When I was in India I was injured and couldn't play squash for 3 months. It was absolute torture, I had a slight tear and opted not to have surgery and instead let it heal on itself. During that time I used to take my racket and squash ball and go into the high rise apartment garage stalls, which were like miniature squash courts with white plastered walls and smooth floors. I would spend a long time stationary just hitting the ball back to myself. I had to travel 2 hours in heavy Indian traffic to go to real courts, so injured as I was, this was better.
I remember thinking at the time that just hitting the ball, feeling it come off the racket and hearing the ball strike the front garage wall that wonderful sound so familiar was comforting. It mattered I couldn't really move and I was very careful not to, but it was then that I realized if I ever got back to playing healthy, I will always have to have that wall, ball and racket -- even if I could move an inch.
I recently took on a former division 1 soccer player who wanted to learn how to play squash. 50 plus year old Richard Packer from Long Island, was not in the best shape, but what made matters worse he had had knee replacement surgery which had limited his motion of his knee. So what was I going to do with this man who simply wanted to learn to play this great game of squash?
I took him onto the court and talked a bit with him about squash and asked him some more questions about his knee, his mobility, and I was frank with him and told him the physical demands of the game are great...but I stopped myself, and thought back to India, and remembered how I had no mobility but how much enjoyment I derived from just striking the ball in the garage. I told Richard based on what he told me we would tailor the lessons around technique and a certain radius of movement and reach.
We started hitting back and forth to each other and I was astonished at his hands, he exhibited a very good feel for the ball and his eye and hand coordination were superb. We adjusted his grip and racket preparation and stance when striking the ball and he started hitting the ball pretty well. He had played tennis so there was lots of tennis in his strokes, no big deal, easy to fix over time. The lessons went by and his strokes off the feeds became better and better but I was faced with the dilemma of how to keep him interested. Let's change the court a bit, the way the more serious players sometimes play the short game as well as the long game to practice movement, angles and touch. The short game was suited very well to Richard, simple enough, the ball must land in front of the half court line (in front of the service box) and above the service line (mid line on the front wall). You cannot win off the serve. We played some very good points, but what this session was was abstract of what the game is really like in full court. You must control the center, clear, and hit tight shots. What we started doing was playing long rallies, which Richard loved, because he worked up quite a sweat and he started getting a feel for the essence of the game, cut off the angles, hit the ball where your opponent isn't and clear for your opponent. At the end of the session we both felt pretty good and it reminded me of match play. I then told him that he should play people that way, get good at this method, and start bringing people on court. I explained it's a standard drill but when he gets really good at it many better players will like to hit with him because we all do this kind of game to sharpen our footwork and rackets skills.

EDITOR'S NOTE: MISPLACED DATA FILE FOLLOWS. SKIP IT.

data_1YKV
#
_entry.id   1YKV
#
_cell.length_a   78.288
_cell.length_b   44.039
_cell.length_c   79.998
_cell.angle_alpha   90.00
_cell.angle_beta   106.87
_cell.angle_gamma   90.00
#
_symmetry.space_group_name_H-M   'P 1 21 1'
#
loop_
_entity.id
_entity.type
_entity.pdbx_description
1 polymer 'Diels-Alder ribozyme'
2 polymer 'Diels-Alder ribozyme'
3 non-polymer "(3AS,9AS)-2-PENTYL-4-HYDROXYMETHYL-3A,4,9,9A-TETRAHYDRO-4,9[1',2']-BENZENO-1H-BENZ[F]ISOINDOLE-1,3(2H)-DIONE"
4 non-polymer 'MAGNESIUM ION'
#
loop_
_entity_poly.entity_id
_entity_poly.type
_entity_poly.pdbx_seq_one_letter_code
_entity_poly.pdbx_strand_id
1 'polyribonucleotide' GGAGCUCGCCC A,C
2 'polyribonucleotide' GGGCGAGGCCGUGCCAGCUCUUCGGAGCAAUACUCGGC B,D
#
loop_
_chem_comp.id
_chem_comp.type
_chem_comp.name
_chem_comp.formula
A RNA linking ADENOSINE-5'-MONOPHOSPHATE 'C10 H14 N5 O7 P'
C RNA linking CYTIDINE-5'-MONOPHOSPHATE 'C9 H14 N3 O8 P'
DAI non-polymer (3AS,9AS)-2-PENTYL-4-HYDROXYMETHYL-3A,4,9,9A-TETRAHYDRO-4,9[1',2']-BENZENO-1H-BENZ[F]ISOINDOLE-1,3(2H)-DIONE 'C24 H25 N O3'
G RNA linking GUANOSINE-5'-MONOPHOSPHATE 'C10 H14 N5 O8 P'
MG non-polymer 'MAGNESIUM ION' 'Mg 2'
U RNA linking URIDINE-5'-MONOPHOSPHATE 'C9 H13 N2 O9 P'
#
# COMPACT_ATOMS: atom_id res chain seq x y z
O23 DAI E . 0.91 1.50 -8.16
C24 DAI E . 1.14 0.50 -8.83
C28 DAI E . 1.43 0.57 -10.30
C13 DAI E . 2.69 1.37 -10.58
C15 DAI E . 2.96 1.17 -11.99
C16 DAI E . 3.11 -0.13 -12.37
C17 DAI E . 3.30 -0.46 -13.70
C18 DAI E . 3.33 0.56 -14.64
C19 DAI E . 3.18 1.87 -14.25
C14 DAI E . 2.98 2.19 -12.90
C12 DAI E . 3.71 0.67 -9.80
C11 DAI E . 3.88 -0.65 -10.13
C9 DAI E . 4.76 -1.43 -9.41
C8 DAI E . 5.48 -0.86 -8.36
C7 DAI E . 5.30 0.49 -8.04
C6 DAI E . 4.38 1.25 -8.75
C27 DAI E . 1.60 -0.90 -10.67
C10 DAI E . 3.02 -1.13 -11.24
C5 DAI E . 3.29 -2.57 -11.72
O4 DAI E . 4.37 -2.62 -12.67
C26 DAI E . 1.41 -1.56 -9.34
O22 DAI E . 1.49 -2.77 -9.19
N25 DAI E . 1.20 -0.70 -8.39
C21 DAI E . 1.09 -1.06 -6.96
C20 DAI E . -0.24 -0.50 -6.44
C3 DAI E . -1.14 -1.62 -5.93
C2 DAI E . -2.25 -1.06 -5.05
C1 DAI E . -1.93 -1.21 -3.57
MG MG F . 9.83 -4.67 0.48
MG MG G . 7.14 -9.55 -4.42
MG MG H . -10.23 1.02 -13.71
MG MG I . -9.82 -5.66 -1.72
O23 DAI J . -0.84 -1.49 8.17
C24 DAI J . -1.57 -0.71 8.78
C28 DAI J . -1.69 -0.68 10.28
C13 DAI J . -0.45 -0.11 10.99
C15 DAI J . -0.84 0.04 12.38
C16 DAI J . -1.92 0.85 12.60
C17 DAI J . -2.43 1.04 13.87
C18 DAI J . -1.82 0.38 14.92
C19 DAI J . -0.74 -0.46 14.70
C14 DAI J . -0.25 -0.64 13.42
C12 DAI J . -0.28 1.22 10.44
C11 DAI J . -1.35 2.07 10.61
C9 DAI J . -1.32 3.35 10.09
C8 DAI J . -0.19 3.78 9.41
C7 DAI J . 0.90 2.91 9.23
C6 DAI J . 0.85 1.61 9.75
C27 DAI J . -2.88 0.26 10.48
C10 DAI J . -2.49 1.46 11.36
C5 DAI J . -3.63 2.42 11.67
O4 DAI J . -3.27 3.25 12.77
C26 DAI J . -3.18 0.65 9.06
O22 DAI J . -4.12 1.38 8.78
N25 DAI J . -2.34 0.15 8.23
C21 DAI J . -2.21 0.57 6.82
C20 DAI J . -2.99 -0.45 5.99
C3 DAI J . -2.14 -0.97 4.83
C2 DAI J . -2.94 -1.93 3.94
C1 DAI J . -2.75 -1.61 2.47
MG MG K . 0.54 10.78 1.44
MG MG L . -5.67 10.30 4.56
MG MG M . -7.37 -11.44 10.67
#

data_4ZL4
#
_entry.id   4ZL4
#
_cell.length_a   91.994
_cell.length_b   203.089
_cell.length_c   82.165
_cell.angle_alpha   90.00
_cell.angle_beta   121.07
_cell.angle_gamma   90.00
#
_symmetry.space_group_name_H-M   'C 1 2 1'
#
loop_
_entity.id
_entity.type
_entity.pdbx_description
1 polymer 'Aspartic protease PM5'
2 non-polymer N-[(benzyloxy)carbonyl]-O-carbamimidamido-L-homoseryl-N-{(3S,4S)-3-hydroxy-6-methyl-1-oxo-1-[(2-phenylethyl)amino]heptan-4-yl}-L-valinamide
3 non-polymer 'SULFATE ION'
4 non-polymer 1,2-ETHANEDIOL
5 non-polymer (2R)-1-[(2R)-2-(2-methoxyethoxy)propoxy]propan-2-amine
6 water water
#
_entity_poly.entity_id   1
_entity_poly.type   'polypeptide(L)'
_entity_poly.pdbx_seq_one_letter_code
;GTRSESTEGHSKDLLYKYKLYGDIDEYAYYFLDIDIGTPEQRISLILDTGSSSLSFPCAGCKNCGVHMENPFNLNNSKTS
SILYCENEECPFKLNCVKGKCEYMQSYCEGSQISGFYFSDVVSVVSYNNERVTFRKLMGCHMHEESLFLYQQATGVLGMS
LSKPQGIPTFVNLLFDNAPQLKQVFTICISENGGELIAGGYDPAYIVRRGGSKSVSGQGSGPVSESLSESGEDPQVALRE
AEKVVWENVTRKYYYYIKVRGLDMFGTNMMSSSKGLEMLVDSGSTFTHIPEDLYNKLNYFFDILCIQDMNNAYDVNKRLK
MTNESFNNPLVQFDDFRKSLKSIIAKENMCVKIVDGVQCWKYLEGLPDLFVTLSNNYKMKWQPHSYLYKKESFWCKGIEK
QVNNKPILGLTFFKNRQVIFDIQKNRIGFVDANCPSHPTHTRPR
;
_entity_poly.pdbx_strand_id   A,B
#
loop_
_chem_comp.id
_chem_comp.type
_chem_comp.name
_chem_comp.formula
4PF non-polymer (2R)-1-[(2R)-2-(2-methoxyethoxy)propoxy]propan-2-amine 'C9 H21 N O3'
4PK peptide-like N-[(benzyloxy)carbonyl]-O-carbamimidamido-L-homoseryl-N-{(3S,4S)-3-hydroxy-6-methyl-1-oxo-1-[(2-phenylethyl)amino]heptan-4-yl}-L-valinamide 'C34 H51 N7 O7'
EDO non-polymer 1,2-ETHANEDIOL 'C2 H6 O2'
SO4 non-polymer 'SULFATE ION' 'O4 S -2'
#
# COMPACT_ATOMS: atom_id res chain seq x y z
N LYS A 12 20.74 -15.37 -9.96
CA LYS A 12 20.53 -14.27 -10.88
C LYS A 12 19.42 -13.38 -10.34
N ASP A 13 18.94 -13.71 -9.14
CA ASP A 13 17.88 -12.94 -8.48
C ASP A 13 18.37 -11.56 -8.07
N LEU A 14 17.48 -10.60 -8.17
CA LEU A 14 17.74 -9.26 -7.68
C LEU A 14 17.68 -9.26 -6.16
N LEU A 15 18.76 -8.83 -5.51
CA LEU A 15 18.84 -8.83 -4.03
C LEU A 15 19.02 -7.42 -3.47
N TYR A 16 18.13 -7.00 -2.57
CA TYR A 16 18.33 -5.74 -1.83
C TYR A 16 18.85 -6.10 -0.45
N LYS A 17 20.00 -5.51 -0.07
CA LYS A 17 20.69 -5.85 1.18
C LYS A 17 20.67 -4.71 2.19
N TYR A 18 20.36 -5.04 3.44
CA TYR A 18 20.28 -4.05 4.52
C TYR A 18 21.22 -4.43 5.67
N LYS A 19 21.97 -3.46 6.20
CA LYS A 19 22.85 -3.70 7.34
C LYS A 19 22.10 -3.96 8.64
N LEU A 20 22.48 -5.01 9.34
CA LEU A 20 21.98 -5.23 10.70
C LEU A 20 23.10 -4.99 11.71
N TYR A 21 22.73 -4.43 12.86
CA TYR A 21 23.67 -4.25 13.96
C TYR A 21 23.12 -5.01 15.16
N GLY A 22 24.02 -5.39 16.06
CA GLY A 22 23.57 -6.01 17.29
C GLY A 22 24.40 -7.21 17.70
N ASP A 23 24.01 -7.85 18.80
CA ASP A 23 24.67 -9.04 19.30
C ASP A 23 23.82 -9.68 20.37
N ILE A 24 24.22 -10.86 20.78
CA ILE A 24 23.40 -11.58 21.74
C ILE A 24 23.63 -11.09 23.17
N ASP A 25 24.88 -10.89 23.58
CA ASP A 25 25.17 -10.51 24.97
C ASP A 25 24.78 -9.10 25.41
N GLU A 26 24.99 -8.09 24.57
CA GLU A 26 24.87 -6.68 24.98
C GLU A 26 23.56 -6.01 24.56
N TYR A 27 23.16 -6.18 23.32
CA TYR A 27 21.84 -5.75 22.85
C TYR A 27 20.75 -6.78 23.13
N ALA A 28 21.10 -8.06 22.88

So now when I ask people who say they used to play squash but stopped because of bad knees or bad backs or any kind of disability, I can tell them about Richard and encourage them to go out and get on that court and play this game in whatever way you can -- next, I'll have Richard hit anywhere on the front wall while I still have to hit above the service line. I'll have to work a lot harder, but I'm sure watching coach retrieve the drops as well as the rails and crosses and reverses will delight this student who now has bit of this game.